And last but not least. You know we depend alot of word of mouth and referrals and so I want to make sure that all of you who are technically our best sales force get rewarded for helping us grow! I want to offer a new referral program.
When you refer someone to us and they become a member, we will credit your account with 20% of the new membership price. Just make sure that if you refer someone, send us an email to email@example.com and let us know who you referred so we can make sure to credit your account when they sign up with us!
And as always, thank you so much for being a part of YourTechie!
Michael D. Elliott
Hello, Michael your techie here and today we are going to talk about the new summer giveaway we're doing which includes giving away laptop.
We're giving away a laptop to one lucky winner we're also going to be giving away was about four free memberships as well.
We got a used case we're gonna throw in for one lucky winner. It's a Dell laptop valued at $600 brand new this happens to be a refurbished one so I guess you could say $300 maybe. I think it's worth more because the it's got quite a bit to it so here it is. Dell latitude e6330 it's got an i7 processor which is pretty fast. It's got eight gigs of RAM. It's also going to include our membership program that's valued at $240 for residential or$400 if you're a business owner and want to use it for your business.
Check out our giveaway page to learn how to get entries into our contest!
Laptop computers are one of the most fragile pieces of tech you’ll ever buy, but they also receive the roughest treatment. Extend your laptop’s life with these five easy tips.
Avoid sharp movements during use: While some newer laptops have an SSD drive with no moving parts, many laptops still have mechanical drives which work a bit like a record player. It has a head which is like a record player needle, and a data storage platter like a record. The head hovers just microns over the surface of the spinning disk and a knock can cause them to collide. Just like a deep scratch on a record, whatever data was on that section will be corrupted and lost. Make sure you always power down the laptop before moving it or packing it away.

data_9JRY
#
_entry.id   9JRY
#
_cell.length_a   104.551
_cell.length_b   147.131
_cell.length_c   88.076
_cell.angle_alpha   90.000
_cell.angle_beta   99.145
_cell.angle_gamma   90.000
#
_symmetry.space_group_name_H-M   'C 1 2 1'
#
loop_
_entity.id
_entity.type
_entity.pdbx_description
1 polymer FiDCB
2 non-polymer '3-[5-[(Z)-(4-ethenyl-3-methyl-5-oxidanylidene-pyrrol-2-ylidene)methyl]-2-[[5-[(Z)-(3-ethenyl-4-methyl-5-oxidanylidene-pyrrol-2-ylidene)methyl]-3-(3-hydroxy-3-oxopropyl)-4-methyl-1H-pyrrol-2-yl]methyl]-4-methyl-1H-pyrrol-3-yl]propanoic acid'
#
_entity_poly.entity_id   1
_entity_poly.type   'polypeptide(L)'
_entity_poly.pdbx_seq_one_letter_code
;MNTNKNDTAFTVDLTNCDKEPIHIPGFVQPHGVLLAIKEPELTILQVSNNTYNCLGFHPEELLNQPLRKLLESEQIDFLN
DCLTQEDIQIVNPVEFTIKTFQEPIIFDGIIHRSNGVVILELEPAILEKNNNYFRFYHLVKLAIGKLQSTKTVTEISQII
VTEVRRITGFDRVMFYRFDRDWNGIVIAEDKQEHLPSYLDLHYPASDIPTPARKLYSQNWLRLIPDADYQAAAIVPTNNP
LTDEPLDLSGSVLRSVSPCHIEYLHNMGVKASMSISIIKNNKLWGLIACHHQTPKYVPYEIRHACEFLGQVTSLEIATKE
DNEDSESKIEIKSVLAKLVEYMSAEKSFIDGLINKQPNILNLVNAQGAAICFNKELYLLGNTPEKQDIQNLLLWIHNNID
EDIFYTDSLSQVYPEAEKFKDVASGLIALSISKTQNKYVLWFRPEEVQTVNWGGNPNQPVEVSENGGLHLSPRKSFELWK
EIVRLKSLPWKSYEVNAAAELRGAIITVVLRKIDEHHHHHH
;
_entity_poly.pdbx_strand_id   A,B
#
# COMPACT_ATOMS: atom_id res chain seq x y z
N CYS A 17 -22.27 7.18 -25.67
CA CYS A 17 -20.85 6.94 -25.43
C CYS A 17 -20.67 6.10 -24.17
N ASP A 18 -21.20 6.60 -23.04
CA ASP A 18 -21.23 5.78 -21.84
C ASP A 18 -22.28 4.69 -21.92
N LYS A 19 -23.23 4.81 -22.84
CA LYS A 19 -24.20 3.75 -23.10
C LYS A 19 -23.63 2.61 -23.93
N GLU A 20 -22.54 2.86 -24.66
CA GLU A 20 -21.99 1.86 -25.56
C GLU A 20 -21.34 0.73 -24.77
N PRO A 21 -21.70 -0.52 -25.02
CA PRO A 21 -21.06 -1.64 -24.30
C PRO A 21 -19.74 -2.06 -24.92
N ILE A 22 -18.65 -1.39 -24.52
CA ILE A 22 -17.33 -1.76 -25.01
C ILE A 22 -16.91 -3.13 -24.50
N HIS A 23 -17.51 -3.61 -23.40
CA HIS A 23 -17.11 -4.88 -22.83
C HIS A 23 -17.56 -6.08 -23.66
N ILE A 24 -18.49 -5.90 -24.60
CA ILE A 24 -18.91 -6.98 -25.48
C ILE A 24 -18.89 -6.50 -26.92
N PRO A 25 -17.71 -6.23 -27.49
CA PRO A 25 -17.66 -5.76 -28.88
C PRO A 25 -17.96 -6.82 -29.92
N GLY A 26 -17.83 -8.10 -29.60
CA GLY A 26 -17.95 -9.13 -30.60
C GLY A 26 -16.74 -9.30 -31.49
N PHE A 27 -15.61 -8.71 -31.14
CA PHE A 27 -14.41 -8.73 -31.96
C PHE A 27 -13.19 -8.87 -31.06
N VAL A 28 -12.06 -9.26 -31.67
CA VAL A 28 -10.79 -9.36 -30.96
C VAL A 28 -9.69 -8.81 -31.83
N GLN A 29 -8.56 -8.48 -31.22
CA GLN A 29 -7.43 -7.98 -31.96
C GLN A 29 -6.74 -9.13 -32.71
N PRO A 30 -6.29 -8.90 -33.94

Keep it cool: Your laptop has 2 sure ways of telling you when it’s too hot - the fan and auto-shut off. Each component in your laptop is generating heat, and the harder it’s working, the more heat each creates. The fan runs to blow that heat out the vent and keep the components cool enough to continue operating. Because there’s no clear temperature indicator, your fan volume is the best guide to monitoring laptop heat. While the laptop is working hard (and getting hot), the fan will spin faster and louder. It’s not uncommon for it to sound like a hair dryer at times! Help it out by keeping your fan vent clear of books, blankets, and other blockages.
Respect the cords: Inside those robust looking power cords are a bunch of delicate wires, begging you to be gentle. You’d think they should be able to take a beating, get bent, twisted and run over with chair wheels, but unfortunately not. Keep cords clear of sharp or flat-edged items, and when wrapping for transport try to mimic how it came out of the box. Wrap the cord gently around itself or the power adapter and secure with Velcro or similar.
Carry it in padded style: Look for a bag that not only fits your laptop but also provides padding. Your system will endure countless bumps and bangs as the bag is moved around, even with careful use. Ideally your bag has bottom, side AND top padding, as well as a waterproof outer. If backpacks aren’t your style, look for padded or hard-shelled sleeves.
Back it up: Laptops give us fantastic mobility but as mentioned above they’re quite fragile. While a backup won’t make your laptop components last longer, it will make minor repairs that much easier. You’re more likely to take it in for a service if your data is accessible elsewhere, and of course, in the event of accident or theft, you’re fully prepared. Consider an off-site backup for additional protection, so no matter what happens with your laptop you still have your important files.